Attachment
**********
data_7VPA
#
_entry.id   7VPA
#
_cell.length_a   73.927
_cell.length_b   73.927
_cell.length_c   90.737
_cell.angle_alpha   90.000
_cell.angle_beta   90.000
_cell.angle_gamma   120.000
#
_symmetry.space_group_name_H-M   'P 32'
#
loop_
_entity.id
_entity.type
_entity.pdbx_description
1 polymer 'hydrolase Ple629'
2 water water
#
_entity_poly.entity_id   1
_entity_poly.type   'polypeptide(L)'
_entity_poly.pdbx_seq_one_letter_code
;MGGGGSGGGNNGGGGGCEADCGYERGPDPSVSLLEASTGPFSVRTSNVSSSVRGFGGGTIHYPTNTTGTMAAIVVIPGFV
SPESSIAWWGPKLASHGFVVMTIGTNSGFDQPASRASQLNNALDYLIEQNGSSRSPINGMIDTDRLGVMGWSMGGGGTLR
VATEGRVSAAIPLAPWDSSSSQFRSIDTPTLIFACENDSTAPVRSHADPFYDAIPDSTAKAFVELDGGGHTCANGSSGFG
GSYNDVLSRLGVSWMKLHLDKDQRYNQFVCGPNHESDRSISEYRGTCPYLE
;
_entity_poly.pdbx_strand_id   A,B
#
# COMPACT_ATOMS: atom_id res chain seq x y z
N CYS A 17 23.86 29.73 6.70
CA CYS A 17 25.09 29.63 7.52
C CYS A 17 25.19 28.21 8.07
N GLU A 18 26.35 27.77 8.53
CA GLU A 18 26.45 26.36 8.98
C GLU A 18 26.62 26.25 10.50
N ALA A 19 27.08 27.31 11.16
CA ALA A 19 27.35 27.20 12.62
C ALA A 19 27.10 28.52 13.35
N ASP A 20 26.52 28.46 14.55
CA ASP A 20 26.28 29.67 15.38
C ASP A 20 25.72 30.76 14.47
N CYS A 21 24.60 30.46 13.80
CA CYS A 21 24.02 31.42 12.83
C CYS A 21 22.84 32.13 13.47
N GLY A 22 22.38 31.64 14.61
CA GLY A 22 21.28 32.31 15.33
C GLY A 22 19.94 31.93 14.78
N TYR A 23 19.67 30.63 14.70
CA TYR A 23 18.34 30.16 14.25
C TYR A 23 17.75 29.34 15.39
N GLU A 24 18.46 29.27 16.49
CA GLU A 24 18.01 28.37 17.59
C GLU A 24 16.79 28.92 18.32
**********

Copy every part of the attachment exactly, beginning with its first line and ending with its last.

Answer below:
data_7VPA
#
_entry.id   7VPA
#
_cell.length_a   73.927
_cell.length_b   73.927
_cell.length_c   90.737
_cell.angle_alpha   90.000
_cell.angle_beta   90.000
_cell.angle_gamma   120.000
#
_symmetry.space_group_name_H-M   'P 32'
#
loop_
_entity.id
_entity.type
_entity.pdbx_description
1 polymer 'hydrolase Ple629'
2 water water
#
_entity_poly.entity_id   1
_entity_poly.type   'polypeptide(L)'
_entity_poly.pdbx_seq_one_letter_code
;MGGGGSGGGNNGGGGGCEADCGYERGPDPSVSLLEASTGPFSVRTSNVSSSVRGFGGGTIHYPTNTTGTMAAIVVIPGFV
SPESSIAWWGPKLASHGFVVMTIGTNSGFDQPASRASQLNNALDYLIEQNGSSRSPINGMIDTDRLGVMGWSMGGGGTLR
VATEGRVSAAIPLAPWDSSSSQFRSIDTPTLIFACENDSTAPVRSHADPFYDAIPDSTAKAFVELDGGGHTCANGSSGFG
GSYNDVLSRLGVSWMKLHLDKDQRYNQFVCGPNHESDRSISEYRGTCPYLE
;
_entity_poly.pdbx_strand_id   A,B
#
# COMPACT_ATOMS: atom_id res chain seq x y z
N CYS A 17 23.86 29.73 6.70
CA CYS A 17 25.09 29.63 7.52
C CYS A 17 25.19 28.21 8.07
N GLU A 18 26.35 27.77 8.53
CA GLU A 18 26.45 26.36 8.98
C GLU A 18 26.62 26.25 10.50
N ALA A 19 27.08 27.31 11.16
CA ALA A 19 27.35 27.20 12.62
C ALA A 19 27.10 28.52 13.35
N ASP A 20 26.52 28.46 14.55
CA ASP A 20 26.28 29.67 15.38
C ASP A 20 25.72 30.76 14.47
N CYS A 21 24.60 30.46 13.80
CA CYS A 21 24.02 31.42 12.83
C CYS A 21 22.84 32.13 13.47
N GLY A 22 22.38 31.64 14.61
CA GLY A 22 21.28 32.31 15.33
C GLY A 22 19.94 31.93 14.78
N TYR A 23 19.67 30.63 14.70
CA TYR A 23 18.34 30.16 14.25
C TYR A 23 17.75 29.34 15.39
N GLU A 24 18.46 29.27 16.49
CA GLU A 24 18.01 28.37 17.59
C GLU A 24 16.79 28.92 18.32